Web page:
A study has identified the Democratic Republic of the Congo as a “favorable destination” for the supply of lithium-ion battery materials— despite ongoing humanitarian concerns about the mining practices in the African country.
The reason behind the conclusion is that delivering battery materials is three times cheaper there than the US, a study by BloombergNEF (BNEF) found.
BNEF’s study on a unified African supply chain estimates it would cost $39 million to build a 10,000 metric-ton cathode precursor plant in the Democratic Republic of the Congo (DRC).
A similar plant in China and Poland would cost an estimated $112 million and $65 million, respectively.
The report notes that the DRC is well positioned to leverage its abundant cobalt resources and hydroelectric power to become a low-cost and low-emissions producer of lithium-ion battery cathode precursor materials.
The report—‘The Cost of Producing Battery Precursors in the DRC’— was launched at the DRC-Africa Business Forum 2021.
The study was commissioned by the UN Economic Commission for Africa (ECA), Afreximbank, the African Development Bank (AfDB), the Africa Finance Corporation (AFC), the Arab Bank for Economic Development in Africa (BADEA), the African Legal Support Facility (ALSF), and the UN Global Compact.
The report found emissions associated with battery production could be cut by 30% compared with the existing materials supply chain that runs through China.
Emissions saving would be made if cathode precursor materials from the DRC were made into cathode materials and cells in Poland, and the final pack assembly was conducted in Germany.
This is due to the DRC’s proximity to cathode raw materials and heavy reliance on hydroelectric power plants.
Kwasi Ampofo, lead author of the report and BNEF’s head of metals and mining, said: “The DRC’s cost competitiveness comes from its relatively cheap access to land and low engineering, procurement and construction, or EPC, cost compared to the US, Poland and China.
“European cell manufacturers currently rely heavily on China for battery precursors. However, the raw materials for batteries are, in most cases, imported into China from Africa and refined before being exported to Europe.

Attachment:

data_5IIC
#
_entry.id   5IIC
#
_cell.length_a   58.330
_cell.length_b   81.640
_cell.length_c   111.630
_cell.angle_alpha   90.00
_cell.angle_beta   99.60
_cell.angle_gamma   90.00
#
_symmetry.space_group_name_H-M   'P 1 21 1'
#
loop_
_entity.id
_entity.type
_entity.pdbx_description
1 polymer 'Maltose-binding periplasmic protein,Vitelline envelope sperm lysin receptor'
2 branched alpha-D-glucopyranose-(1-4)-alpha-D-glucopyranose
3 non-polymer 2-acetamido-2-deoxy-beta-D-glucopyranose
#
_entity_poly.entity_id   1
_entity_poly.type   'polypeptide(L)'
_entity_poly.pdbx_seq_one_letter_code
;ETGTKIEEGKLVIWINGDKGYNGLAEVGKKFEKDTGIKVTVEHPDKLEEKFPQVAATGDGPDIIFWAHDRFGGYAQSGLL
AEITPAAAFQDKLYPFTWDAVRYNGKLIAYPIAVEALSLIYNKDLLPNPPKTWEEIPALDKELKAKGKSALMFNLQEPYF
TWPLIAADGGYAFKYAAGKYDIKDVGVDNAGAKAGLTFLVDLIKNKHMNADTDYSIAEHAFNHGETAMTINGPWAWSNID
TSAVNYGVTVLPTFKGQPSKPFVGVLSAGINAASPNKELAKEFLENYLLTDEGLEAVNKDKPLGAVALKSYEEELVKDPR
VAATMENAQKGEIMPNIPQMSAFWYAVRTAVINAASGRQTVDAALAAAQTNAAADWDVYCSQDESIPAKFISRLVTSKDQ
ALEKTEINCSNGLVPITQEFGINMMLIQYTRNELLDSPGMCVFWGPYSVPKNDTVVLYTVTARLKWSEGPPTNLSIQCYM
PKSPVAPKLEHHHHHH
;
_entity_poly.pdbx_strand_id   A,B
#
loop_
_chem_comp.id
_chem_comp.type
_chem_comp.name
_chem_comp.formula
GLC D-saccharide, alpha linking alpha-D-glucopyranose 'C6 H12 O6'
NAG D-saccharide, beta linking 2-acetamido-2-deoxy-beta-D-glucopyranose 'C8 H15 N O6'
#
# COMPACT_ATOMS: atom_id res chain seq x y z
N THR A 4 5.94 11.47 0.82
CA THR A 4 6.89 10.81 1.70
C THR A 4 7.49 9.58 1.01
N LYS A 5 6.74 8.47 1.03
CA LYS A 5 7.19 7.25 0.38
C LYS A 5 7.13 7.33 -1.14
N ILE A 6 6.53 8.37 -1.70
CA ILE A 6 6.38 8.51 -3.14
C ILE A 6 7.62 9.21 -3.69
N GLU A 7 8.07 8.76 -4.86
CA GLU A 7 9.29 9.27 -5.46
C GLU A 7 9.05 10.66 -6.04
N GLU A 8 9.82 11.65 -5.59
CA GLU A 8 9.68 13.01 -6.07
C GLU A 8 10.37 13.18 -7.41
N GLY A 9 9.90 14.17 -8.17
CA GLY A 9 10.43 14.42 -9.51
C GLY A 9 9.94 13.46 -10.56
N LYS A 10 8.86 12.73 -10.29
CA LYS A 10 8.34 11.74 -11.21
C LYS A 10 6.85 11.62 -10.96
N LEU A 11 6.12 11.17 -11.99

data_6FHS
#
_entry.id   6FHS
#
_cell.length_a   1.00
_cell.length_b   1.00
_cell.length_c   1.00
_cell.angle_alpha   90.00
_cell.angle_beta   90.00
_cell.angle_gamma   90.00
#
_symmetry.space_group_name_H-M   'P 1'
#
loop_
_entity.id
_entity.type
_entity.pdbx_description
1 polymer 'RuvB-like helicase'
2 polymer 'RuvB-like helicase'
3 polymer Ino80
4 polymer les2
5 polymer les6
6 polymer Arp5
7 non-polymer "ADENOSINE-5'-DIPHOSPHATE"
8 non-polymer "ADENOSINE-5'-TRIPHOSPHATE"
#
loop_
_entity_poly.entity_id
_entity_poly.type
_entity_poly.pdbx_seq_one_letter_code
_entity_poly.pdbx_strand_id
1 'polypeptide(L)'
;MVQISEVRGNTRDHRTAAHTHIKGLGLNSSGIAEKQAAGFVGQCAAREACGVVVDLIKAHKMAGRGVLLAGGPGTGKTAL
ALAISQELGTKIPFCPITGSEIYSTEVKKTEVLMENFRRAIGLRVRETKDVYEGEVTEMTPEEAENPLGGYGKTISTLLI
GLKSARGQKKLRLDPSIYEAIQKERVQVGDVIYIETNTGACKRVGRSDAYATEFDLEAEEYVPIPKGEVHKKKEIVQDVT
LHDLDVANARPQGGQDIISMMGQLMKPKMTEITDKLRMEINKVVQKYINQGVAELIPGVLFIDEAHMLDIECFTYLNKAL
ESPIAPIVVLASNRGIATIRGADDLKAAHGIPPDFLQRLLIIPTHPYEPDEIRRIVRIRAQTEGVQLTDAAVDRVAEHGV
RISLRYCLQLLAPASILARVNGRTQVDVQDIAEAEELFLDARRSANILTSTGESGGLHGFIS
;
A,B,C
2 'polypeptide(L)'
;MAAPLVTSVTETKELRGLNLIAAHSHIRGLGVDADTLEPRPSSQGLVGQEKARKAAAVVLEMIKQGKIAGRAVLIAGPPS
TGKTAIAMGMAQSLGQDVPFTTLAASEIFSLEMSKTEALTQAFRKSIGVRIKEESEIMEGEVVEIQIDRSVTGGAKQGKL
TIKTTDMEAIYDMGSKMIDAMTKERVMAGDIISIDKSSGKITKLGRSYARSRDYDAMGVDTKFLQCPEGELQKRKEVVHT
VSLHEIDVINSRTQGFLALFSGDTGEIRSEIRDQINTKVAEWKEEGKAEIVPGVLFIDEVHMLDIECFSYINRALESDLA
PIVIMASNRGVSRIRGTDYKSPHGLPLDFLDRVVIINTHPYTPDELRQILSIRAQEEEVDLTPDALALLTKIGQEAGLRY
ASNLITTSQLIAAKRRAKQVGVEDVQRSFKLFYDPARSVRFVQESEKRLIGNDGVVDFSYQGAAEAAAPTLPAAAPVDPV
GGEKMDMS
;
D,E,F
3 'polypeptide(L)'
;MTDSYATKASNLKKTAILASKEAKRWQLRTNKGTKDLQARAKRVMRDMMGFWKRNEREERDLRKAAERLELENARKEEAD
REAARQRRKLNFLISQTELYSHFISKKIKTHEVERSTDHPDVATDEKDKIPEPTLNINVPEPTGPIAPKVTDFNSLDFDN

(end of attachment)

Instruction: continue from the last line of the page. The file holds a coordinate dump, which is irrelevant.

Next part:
“Automakers in Europe can lower their emissions by shortening the transport distance and capitalising on the DRC’s hydroelectric powered grid and proximity to raw materials.”
James Frith, head of energy storage at BNEF said: “For regions to successfully attract battery component or cell manufacturing they need to have either a supply of key raw materials or local demand for batteries.
“If they have access to raw materials, they can use this supply to attract downstream manufacturers. If they have local demand for batteries, cell manufacturers will move to the region to be close to their customers, particularly in the automotive industry.
“Africa has a wealth of critical battery raw materials and is in a position to use these to attract more value-add in downstream processing and manufacturing.”
The full report is available here
Capturing the EV value chain
The DRC produces about 70% of global cobalt but captures just 3% of the battery and electric vehicle value chain, said Vera Songwe, un under-secretary general and executive secretary of the United Nations economic commission for Africa.
Songwe added: “The DRC can receive other upstream mineral inputs needed for lithium-ion batteries – such as manganese from, say, South Africa and Madagascar, copper from Zambia, graphite from Mozambique and Tanzania, phosphate from Morocco, and lithium from Zimbabwe, to name but a few.
“The DRC can truly become the regional and global centre of gravity for the production of precursor materials for batteries to drive the fourth industrial revolution. In so doing, the country and the rest of Africa can extend their access from the $271 billion battery precursor segment to the more lucrative $1.4 trillion combined battery cell production and cell assembly segments of the battery minerals global value chain.
This requires plenty of reliable and affordable power, which can be achieved by connecting Africa’s power systems with the Grand Inga at the core and with wind and solar power from North African countries, the Sahel and South Africa, geothermal from East Africa, hydro from Central and West Africa.”
President and CEO of Africa Finance Corporation, Samaila Zubairu, said: “Africa must benefit meaningfully from its abundance of energy transition metals by changing the extraction model. Unlike previous price booms, African countries need to move up the value chain through mineral beneficiation, smelting and refining, and move away from exporting unprocessed commodities.”
Olivier Pognon, director & CEO of ALSF, said: “The study confirms the cost competitiveness of establishing a battery precursor industry in the DRC based on local mineral resources. For the Africa Legal Support Facility (ALSF), such information is valuable for negotiating fair and equitable contracts that ensure that Africa retains maximum value from her mineral resources, while also contributing to the global energy transition.”
Image: Capital cost to build a 10,000 metric-ton battery precursor. Source BloombergNEF. Note: The cost is for a 10,000 metric tons precursor facility and does not include any government subsidy.